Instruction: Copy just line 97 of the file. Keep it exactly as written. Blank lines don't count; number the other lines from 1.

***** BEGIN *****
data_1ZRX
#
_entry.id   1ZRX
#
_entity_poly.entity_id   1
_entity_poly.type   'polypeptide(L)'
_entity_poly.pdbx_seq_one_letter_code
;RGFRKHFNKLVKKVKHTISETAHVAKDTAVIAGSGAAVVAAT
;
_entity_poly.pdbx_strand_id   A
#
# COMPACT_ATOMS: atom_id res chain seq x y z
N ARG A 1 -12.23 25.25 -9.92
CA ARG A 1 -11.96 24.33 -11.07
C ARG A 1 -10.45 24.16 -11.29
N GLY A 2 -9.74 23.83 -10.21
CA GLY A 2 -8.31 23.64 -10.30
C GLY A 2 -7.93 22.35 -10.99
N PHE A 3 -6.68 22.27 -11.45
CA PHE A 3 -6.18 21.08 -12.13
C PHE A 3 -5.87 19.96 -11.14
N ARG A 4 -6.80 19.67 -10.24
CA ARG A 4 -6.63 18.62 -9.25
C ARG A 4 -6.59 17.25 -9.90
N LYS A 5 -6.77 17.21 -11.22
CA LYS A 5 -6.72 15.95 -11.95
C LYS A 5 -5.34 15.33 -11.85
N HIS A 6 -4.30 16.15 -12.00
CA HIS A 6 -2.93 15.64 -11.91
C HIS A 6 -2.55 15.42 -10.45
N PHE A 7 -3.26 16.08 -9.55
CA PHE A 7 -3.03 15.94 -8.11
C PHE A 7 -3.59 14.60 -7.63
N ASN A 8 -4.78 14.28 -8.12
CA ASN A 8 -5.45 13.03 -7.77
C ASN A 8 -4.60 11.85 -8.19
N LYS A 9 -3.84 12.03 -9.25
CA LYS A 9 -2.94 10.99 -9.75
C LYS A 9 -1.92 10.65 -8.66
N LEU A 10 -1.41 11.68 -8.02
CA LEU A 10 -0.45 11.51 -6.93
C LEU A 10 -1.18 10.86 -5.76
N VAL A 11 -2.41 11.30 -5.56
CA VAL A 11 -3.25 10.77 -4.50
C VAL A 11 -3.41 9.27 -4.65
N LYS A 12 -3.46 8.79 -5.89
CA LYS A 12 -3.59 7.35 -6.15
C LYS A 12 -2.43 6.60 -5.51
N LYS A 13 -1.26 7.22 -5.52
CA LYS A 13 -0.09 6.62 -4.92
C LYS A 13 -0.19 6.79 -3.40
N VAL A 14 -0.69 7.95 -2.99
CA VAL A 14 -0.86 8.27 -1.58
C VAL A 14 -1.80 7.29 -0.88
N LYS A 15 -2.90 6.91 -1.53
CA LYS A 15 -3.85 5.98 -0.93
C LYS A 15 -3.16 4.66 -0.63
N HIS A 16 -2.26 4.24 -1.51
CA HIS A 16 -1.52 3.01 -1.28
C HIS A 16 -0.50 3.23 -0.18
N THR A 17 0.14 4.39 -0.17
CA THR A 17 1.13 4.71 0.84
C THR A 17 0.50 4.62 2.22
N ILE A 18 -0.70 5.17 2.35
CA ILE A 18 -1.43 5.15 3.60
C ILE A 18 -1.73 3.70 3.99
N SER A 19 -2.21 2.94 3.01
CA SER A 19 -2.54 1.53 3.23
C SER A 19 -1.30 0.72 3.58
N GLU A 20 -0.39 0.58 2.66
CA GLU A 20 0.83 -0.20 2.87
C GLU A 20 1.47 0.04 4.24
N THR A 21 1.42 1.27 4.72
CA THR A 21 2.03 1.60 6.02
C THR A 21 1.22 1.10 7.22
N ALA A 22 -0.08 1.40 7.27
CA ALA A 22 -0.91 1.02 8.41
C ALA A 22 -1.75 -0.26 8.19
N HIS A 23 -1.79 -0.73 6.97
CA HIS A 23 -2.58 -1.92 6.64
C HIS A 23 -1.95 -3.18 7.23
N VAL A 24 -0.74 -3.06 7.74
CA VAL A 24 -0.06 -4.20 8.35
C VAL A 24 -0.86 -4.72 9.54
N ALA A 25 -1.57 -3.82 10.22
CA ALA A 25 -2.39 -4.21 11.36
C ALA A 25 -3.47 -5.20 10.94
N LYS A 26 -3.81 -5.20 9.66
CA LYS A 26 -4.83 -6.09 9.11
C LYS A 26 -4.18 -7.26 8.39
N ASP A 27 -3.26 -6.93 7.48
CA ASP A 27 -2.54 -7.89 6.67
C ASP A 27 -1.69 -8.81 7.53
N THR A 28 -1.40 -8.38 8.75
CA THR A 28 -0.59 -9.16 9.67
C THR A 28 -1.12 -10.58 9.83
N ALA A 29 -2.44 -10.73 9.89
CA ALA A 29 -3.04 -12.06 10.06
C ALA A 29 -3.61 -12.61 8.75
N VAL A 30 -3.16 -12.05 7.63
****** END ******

N ALA A 29 -2.44 -10.73 9.89